Reaching Critical Mass - Sailing News from the U.S. and Beyond
The recent unveiling of the prototype AC45 catamaran seems like just yesterday, but critical mass is being attained in New Zealand as several new AC45s come online. These wingsail-powered cats will be used to contest events leading up to AC34, where the much bigger, faster AC72s will take center stage.
Current reports indicate that up to four AC45s will be in the vicinity of Wellington's Viaduct Harbor this week. Interestingly, Oracle Racing—the first team to sail their own boat—is chartering a second AC45 from Mascalzone Latino, the Challenger of Record, in order to get some two-boat testing—a first for this class—starting later this week. Be sure to check out the reports and the photo galleries, in this issue, and stay tuned for more as it becomes known. (Hint: for tech geeks, Oracle Racing's gallery of assembly images is super cool.)
Offshore and in the Southern Atlantic, Jean-Pierre Dick and Loïck Peyron, aboard Virbac-Paprec 3 have now extended their lead to 485 miles over Iker Martinez and Xabi Fernández aboard Mapfre in the double-handed, nonstop Barcelona World Race. With some 3,300 miles left to sail, this gap is now becoming a fairly important percentage of the remaining Distance To Go.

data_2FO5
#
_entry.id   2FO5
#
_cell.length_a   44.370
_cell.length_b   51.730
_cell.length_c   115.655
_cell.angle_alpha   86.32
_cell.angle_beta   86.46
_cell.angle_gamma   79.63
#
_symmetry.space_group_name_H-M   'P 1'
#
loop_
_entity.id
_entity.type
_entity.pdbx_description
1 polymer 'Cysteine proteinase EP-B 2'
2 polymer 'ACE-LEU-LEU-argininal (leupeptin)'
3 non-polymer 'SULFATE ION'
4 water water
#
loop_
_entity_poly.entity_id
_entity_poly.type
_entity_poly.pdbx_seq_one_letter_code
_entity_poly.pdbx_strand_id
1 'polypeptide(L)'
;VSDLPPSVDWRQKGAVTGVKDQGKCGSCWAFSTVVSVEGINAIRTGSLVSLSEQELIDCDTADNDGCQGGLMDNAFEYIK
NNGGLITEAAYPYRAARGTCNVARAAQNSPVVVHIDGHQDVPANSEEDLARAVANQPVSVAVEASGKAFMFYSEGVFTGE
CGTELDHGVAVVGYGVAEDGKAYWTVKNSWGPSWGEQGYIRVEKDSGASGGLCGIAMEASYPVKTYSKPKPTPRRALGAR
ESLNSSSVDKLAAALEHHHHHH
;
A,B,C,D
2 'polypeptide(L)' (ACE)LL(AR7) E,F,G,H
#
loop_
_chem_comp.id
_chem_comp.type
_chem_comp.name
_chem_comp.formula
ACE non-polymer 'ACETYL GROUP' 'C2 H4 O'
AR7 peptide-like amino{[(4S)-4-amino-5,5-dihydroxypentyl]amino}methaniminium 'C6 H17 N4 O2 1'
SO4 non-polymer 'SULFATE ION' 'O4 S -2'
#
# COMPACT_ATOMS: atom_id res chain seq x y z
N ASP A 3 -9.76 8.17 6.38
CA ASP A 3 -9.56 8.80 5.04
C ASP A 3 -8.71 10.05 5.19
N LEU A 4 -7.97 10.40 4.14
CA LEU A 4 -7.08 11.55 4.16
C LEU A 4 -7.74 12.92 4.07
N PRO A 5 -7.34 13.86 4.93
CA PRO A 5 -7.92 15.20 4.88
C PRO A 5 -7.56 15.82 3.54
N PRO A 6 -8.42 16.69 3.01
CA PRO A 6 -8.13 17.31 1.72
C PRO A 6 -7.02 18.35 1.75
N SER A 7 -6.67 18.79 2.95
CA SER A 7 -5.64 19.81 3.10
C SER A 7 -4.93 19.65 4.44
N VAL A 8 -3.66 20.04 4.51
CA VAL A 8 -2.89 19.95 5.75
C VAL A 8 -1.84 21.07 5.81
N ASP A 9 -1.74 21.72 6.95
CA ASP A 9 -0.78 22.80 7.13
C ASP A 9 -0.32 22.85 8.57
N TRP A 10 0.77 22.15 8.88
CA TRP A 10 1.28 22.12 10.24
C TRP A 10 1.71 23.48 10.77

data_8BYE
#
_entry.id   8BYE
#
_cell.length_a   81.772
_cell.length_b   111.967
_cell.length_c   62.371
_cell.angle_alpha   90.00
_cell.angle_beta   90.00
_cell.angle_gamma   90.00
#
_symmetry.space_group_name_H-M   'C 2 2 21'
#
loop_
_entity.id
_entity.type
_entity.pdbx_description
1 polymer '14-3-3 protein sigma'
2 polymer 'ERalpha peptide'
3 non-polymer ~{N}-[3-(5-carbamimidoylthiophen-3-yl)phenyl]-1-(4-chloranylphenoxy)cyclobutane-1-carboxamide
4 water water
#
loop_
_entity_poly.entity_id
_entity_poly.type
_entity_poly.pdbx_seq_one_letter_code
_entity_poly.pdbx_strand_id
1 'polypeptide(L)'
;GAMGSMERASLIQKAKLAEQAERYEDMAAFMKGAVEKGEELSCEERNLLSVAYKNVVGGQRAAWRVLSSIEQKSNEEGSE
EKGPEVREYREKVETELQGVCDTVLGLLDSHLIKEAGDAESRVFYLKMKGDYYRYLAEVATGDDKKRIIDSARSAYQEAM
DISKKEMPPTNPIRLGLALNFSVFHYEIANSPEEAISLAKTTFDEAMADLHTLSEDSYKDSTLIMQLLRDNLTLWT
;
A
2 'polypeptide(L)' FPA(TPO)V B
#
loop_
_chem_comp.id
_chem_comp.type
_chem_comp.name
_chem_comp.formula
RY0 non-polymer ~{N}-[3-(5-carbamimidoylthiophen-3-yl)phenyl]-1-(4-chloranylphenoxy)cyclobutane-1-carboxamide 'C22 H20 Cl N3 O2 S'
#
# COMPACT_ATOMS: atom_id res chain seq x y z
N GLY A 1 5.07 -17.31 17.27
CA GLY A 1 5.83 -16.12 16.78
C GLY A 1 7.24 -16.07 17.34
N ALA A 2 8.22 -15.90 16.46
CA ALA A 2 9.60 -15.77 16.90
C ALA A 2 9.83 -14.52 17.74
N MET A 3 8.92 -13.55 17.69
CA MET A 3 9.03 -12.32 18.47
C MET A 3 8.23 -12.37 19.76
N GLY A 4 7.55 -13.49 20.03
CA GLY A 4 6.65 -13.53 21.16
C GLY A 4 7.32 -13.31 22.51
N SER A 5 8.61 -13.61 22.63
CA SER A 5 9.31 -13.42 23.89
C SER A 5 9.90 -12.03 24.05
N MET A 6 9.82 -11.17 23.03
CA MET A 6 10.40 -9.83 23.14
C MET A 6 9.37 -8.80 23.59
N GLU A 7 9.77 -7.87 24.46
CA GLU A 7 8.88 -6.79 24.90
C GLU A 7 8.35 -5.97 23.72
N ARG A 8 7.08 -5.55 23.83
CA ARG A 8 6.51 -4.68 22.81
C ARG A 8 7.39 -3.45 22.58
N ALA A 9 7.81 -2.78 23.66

Interestingly, Peyron and Dick have now held the lead—including a 48-hour pit stop in Auckland, New Zealand—since January 23. The Doldrums are now the biggest remaining wild card, and a place where Martinez and Fernández hope to make up some ground. 'Our passage of the Doldrums is almost decided, but having Virbac-Paprec 3 as a reference to what is happening [is useful]. They are going very east,' says a hungry Martinez. 'We have to have another ten days of eating very little. We had food for 90 days and so with the food we have left we have to do some rationing. This has been a bit of a mistake on our part, the security gates slowed us all, such things are small mistakes we put down to experience.'
Puma Build - Volvo Ocean Race Parker Worthington
Volvo Ocean Race addicts should check out the article in this issue about how media crewmembers have impacted this full-on event. Also, check out skipper Kenny Read's update on where his Puma Ocean Racing team stands in terms of build, preparation and team selection, also inside.
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